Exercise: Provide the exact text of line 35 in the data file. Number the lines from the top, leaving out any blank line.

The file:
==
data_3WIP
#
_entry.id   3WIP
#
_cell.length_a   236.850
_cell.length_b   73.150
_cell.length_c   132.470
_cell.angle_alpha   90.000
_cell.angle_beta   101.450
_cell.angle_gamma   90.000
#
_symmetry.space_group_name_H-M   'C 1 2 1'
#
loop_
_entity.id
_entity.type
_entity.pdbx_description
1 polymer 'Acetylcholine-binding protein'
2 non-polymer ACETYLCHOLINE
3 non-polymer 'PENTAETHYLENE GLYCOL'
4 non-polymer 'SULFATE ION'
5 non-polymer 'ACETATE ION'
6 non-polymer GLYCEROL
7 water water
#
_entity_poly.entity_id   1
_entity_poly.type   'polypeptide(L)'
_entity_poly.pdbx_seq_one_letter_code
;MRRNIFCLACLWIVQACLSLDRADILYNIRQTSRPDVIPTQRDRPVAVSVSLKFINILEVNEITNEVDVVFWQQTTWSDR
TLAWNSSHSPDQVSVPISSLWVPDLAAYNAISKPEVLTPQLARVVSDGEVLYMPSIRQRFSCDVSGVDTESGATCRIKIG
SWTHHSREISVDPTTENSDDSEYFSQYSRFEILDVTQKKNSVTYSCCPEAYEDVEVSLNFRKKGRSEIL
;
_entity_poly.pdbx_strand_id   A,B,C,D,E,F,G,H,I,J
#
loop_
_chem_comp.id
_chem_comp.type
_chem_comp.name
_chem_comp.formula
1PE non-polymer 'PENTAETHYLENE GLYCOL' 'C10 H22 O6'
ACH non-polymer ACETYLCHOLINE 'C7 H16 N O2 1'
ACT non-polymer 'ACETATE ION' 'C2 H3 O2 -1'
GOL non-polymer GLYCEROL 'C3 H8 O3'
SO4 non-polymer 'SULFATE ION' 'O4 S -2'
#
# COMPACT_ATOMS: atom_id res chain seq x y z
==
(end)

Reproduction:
loop_